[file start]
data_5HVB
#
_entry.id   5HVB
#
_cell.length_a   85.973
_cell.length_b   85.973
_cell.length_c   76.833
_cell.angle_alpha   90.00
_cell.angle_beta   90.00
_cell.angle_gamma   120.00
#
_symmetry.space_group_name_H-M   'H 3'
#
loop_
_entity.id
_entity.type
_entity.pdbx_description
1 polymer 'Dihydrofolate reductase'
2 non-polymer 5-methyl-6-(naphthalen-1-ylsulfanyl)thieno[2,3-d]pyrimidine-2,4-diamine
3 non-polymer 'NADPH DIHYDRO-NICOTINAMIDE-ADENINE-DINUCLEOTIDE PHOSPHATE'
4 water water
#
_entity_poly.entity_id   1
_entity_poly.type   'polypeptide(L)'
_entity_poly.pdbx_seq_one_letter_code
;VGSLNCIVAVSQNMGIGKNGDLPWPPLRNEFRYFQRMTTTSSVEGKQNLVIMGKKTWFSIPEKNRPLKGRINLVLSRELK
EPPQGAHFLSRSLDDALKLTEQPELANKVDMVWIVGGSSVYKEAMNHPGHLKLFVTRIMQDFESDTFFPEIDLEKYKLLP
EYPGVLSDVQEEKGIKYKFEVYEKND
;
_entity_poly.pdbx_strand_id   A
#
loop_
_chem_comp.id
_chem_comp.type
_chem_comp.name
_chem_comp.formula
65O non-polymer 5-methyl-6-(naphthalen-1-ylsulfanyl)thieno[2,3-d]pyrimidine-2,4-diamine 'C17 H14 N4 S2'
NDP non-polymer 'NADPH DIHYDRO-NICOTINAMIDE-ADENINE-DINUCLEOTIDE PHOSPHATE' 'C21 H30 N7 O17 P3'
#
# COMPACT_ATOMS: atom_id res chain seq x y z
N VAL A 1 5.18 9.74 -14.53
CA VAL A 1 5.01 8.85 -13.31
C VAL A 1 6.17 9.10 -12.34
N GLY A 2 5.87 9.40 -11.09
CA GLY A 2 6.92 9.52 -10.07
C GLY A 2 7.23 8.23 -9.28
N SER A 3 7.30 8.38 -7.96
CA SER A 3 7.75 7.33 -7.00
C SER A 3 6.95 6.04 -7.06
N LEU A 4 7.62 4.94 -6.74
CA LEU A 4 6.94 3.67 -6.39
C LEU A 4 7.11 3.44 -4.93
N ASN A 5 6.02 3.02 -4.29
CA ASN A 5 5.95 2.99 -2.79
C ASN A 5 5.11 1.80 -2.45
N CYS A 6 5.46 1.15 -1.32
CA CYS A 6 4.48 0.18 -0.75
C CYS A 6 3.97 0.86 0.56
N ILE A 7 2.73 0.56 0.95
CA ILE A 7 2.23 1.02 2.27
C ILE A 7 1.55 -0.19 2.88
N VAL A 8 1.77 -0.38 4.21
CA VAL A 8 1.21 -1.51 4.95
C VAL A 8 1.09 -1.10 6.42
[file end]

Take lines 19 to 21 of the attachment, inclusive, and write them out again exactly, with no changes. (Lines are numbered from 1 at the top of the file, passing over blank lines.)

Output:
2 non-polymer 5-methyl-6-(naphthalen-1-ylsulfanyl)thieno[2,3-d]pyrimidine-2,4-diamine
3 non-polymer 'NADPH DIHYDRO-NICOTINAMIDE-ADENINE-DINUCLEOTIDE PHOSPHATE'
4 water water